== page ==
What are Team USA athletes — Olympians, Paralympians, hopefuls and more — up to when they're not competing? They're training. They're practicing. They're traveling to competitions and meets and games and tournaments. They're relaxing. They're getting engaged and married. They're taking hard-earned vacations. They're coping with the raw emotions that come from losing and winning. And they're sharing. Through the reach of social media, we're able to follow along on their often extraordinary journeys. We'll catch you up each week on what's "Red, White & Trending."
The place to be this past Sunday night may not only have been watching Rio’s Closing Ceremony, but watching timelines of the athletes who participated in one of the most successful Games in U.S. history. Scroll through the highlights …
There were pre-game, getting-ready dance parties …
There were support groups of gold, silver and bronze …
SILVER MEDAL SQUAD. Whaaaaadup. ✌🏻️ pic.twitter.com/IX58hDLogv— Alexandra Raisman (@Aly_Raisman) August 22, 2016
There was inclement weather (that went mostly ignored) …
There were photobombs and selfies …
There were priceless team photos …
There were celebration shots …
Obrigada Rio! pic.twitter.com/8JYOzocBDx— Gevvie Stone (@gevgevs) August 22, 2016
And there were athletes celebrating from home in the coolest way possible, wearing Team USA’s official Closing Ceremony unis …
When it comes to knowing how to manage ALL THOSE MEDALS, a newly reasonable question for perhaps the best gymnast ever, Simone Biles, look no further than 23-time gold medalist Michael Phelps.
michael phelps taught me how to stack my medals— Simone Biles (@Simone_Biles) August 21, 2016
I guess I have a new job!!😁😁 https://t.co/c87ronjY4V— Michael Phelps (@MichaelPhelps) August 21, 2016
And, if you’re not going to line them up, this works pretty well, too:
🇺🇸 🇧🇷— Simone Biles (@Simone_Biles) August 21, 2016
outdream yourself pic.twitter.com/VmYjqUpAkt
With Team USA’s Olympic athletes making their way back home, timelines became a place for hometown heroes. Beach volleyball star Phil Dalhausser went from the sand to the water. In style.
Connor Fields and his BMX gold medal didn’t get much past baggage claim as he touched down in Las Vegas.
Noted foodie and Rio triathlon gold medalist Gwen Jorgensen touched down just long enough to splurge on some cupcakes.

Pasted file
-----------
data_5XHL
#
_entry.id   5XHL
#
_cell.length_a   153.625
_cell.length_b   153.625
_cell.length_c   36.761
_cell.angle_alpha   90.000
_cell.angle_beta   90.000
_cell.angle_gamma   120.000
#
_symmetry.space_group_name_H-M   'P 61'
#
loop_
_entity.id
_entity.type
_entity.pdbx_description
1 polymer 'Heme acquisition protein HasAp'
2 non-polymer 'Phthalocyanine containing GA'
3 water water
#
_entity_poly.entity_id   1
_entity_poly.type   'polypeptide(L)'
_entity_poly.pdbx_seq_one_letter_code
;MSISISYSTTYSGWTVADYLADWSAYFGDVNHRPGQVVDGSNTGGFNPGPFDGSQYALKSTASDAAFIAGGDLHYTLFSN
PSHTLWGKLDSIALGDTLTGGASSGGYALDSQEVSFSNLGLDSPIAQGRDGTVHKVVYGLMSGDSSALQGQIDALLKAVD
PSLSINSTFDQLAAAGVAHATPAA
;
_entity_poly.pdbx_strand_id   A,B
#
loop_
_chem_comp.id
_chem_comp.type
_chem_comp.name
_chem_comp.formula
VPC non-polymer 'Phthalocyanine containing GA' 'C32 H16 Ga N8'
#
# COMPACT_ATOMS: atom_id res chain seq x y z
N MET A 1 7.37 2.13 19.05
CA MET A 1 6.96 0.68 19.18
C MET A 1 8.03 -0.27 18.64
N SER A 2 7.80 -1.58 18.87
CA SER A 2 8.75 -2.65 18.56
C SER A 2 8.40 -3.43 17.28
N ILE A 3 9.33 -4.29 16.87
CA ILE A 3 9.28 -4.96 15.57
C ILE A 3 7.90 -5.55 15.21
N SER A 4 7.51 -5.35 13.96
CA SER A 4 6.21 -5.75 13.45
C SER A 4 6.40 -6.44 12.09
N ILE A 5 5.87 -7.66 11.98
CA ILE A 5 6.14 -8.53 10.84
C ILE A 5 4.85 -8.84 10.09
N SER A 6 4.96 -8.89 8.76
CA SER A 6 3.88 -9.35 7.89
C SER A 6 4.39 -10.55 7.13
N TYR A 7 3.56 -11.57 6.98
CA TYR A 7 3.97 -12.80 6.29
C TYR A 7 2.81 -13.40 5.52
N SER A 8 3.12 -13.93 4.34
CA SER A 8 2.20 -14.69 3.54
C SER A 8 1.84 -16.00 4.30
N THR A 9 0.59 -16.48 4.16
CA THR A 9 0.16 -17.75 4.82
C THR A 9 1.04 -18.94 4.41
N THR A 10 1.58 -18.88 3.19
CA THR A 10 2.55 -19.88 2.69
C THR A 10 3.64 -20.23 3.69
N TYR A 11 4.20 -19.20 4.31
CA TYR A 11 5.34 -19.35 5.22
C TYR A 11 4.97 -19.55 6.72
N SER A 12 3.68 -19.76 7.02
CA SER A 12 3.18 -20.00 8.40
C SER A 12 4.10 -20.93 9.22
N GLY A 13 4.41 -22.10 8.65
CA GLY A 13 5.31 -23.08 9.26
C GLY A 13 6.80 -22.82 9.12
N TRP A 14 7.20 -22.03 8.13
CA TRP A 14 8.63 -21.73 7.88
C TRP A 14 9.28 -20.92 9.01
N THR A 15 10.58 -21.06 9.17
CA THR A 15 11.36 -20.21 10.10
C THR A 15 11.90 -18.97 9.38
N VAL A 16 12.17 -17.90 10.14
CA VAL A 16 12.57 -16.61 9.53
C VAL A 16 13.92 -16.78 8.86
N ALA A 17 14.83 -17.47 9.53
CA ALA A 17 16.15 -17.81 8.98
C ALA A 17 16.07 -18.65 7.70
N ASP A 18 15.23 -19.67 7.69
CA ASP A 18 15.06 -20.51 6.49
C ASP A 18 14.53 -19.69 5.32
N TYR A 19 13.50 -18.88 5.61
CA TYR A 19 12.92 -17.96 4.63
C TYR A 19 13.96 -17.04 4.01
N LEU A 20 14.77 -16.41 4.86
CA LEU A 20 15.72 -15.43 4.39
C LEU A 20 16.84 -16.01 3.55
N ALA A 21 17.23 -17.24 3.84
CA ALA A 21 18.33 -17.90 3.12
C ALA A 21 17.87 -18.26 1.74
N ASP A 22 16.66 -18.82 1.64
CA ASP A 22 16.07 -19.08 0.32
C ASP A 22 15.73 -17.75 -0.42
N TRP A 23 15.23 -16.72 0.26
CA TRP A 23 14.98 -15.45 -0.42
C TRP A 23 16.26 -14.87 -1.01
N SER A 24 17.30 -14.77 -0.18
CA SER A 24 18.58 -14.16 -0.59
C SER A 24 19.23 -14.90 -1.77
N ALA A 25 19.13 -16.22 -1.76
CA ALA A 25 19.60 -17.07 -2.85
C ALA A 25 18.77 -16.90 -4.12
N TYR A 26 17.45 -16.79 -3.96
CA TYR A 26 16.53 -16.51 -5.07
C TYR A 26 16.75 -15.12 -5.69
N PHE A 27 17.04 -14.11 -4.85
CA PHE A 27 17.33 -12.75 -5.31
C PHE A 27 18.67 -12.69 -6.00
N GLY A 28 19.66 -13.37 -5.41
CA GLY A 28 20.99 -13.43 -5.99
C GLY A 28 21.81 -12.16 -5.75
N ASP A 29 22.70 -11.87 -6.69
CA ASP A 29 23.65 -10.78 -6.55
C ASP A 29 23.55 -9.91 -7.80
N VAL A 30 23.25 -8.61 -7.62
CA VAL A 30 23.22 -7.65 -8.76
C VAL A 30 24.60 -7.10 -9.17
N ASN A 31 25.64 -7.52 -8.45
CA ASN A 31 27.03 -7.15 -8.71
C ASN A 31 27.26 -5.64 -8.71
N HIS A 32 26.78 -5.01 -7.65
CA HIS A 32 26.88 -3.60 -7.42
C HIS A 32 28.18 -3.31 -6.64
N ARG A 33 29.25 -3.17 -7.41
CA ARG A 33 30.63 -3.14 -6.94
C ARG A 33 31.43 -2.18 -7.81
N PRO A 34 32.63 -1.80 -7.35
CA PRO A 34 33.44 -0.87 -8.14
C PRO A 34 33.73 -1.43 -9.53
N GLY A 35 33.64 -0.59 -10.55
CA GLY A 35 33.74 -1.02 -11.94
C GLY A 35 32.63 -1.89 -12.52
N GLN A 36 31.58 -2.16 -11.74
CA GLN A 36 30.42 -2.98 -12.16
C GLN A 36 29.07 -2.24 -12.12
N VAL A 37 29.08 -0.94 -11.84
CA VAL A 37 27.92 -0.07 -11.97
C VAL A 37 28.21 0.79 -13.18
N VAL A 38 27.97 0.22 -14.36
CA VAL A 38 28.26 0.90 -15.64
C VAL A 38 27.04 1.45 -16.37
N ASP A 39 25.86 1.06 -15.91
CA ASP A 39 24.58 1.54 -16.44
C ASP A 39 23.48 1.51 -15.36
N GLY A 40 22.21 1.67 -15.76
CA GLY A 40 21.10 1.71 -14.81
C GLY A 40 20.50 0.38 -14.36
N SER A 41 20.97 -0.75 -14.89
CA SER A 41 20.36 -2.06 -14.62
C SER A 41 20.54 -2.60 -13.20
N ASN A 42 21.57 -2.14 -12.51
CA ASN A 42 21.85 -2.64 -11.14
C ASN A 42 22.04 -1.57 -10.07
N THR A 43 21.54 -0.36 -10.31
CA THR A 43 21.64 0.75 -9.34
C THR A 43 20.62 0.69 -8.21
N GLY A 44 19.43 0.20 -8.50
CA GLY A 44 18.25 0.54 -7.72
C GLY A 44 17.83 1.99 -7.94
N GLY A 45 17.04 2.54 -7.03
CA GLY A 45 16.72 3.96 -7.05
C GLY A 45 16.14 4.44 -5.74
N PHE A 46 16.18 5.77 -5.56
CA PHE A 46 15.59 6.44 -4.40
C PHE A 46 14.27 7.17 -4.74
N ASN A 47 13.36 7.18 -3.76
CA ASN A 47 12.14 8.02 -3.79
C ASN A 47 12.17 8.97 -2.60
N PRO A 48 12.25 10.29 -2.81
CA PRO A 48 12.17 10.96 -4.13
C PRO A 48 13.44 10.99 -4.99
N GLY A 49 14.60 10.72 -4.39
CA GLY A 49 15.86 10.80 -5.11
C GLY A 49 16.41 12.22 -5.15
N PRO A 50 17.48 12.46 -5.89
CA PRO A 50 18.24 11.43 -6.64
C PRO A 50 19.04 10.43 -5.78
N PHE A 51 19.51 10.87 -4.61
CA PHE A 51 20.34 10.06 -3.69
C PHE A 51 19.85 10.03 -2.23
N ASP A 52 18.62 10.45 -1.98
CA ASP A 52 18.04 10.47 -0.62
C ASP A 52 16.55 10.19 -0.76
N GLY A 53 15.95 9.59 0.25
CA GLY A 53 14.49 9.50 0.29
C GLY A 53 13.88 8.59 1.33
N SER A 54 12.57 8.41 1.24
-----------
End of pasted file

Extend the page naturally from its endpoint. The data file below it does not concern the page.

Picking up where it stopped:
Speaking of splurges, Team USA’s field hockey stars scarfed down some serious doughnuts.
Kim Rhode returned not only with yet another Olympic shooting medal, which makes six straight Games, but also … bling!
Gymnast Jake Dalton returned to supportive neighbors.
Silver medalist in women’s single sculls, Gevvie Stone, came home to a warm welcome in Boston.
What can’t Katie Ledecky do? The Rio swimming star took longer to remove all the medals around her neck than it did to throw a borderline strike from the stretch at a recent Nationals game. Impressive.
The Ultimate Return
However, perhaps no re-entry into the “real world” was as enjoyable as that of the U.S. Olympic Women’s Gymnastics Team — which included the “Final Five” of Biles, Aly Raisman, Gabby Douglas, Laurie Hernandez and Madison Kocian visiting the "TODAY" show, the Empire State building, the Tonight Show and Hamilton.
Cheesin' hard at the Empire State Building 🏙 pic.twitter.com/rTKMHUykiP— Laurie Hernandez ➶ (@lzhernandez02) August 23, 2016
She thought the view was pretty but I thought she was prettier pic.twitter.com/rw35lOsPlz— Laurie Hernandez ➶ (@lzhernandez02) August 23, 2016
catch us on Jimmy Fallon Late Night Show 😜 pic.twitter.com/J9uYIZ6YMn— Simone Biles (@Simone_Biles) August 23, 2016
The gold rush in Rio also had gold medalists from previous Games getting nostalgic, including 1996 Olympic gold medalist Reggie Miller.
Three-time Olympic gold medalist Heather Mitts was joined by her kids on the walk down memory lane.
All around the Road to Rio — preparing, competing, winning or losing — there was, and is, gratitude. Parents and loved ones, inspirations and training partners are there for the athletes. Through the gift of social media, we also, occasionally, are offered an inside look at the well of gratitude Team USA athletes draw upon while on their journeys. For Rio women’s 53 kg. wrestling champion Helen Maroulis, all 126 pounds of her, that gratitude swelled for those who came before her.
I could not have asked for a better role-model, teammate, and training partner!! @chunk48 thank you for being the most amazing person and helping me prepare this summer. You were literally available 24/7, dedicated so much time and energy, and were such an inspiration throughout the years. You inspired me incredibly when you won the bronze medal in 2012 (and by beating the same girl to avenge your loss from your 2008 bronze medal match). I knew there was no better person to ask help me prepare than the one who has already been there at this level. I remember when I made my first world team and how excited I was to go to Tokyo for the 2008 World Championships on the same team as the amazing Clarissa Chun..and then I watched you win the Worlds! I was too scared to even talk to you back then! I've learned so much from you over the years and I could not have done this without your help! You're the best!!!! ❤️❤️❤️ #womeninsport #redefinefeminine